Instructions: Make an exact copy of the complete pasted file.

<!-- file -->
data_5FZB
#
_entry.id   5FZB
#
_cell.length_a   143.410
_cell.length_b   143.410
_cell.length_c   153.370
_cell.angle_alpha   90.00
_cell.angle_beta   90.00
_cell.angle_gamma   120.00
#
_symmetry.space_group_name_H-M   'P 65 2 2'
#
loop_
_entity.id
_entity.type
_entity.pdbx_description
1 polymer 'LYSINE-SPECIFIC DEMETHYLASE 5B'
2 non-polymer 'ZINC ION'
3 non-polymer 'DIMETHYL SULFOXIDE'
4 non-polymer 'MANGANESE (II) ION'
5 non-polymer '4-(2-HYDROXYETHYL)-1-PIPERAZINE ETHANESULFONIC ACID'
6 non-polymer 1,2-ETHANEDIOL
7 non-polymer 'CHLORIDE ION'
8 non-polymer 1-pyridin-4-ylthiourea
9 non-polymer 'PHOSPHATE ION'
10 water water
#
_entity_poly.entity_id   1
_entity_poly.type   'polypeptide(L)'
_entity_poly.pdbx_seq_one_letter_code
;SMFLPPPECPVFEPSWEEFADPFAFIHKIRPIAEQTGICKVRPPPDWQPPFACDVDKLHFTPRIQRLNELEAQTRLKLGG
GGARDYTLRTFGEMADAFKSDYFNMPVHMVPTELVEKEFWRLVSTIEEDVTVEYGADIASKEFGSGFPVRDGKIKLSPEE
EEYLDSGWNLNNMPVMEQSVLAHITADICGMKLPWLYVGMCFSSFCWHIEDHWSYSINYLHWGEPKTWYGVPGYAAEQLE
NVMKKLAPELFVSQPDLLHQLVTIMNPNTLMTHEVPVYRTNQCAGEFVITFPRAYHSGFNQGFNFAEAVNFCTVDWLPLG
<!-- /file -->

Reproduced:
data_5FZB
#
_entry.id   5FZB
#
_cell.length_a   143.410
_cell.length_b   143.410
_cell.length_c   153.370
_cell.angle_alpha   90.00
_cell.angle_beta   90.00
_cell.angle_gamma   120.00
#
_symmetry.space_group_name_H-M   'P 65 2 2'
#
loop_
_entity.id
_entity.type
_entity.pdbx_description
1 polymer 'LYSINE-SPECIFIC DEMETHYLASE 5B'
2 non-polymer 'ZINC ION'
3 non-polymer 'DIMETHYL SULFOXIDE'
4 non-polymer 'MANGANESE (II) ION'
5 non-polymer '4-(2-HYDROXYETHYL)-1-PIPERAZINE ETHANESULFONIC ACID'
6 non-polymer 1,2-ETHANEDIOL
7 non-polymer 'CHLORIDE ION'
8 non-polymer 1-pyridin-4-ylthiourea
9 non-polymer 'PHOSPHATE ION'
10 water water
#
_entity_poly.entity_id   1
_entity_poly.type   'polypeptide(L)'
_entity_poly.pdbx_seq_one_letter_code
;SMFLPPPECPVFEPSWEEFADPFAFIHKIRPIAEQTGICKVRPPPDWQPPFACDVDKLHFTPRIQRLNELEAQTRLKLGG
GGARDYTLRTFGEMADAFKSDYFNMPVHMVPTELVEKEFWRLVSTIEEDVTVEYGADIASKEFGSGFPVRDGKIKLSPEE
EEYLDSGWNLNNMPVMEQSVLAHITADICGMKLPWLYVGMCFSSFCWHIEDHWSYSINYLHWGEPKTWYGVPGYAAEQLE
NVMKKLAPELFVSQPDLLHQLVTIMNPNTLMTHEVPVYRTNQCAGEFVITFPRAYHSGFNQGFNFAEAVNFCTVDWLPLG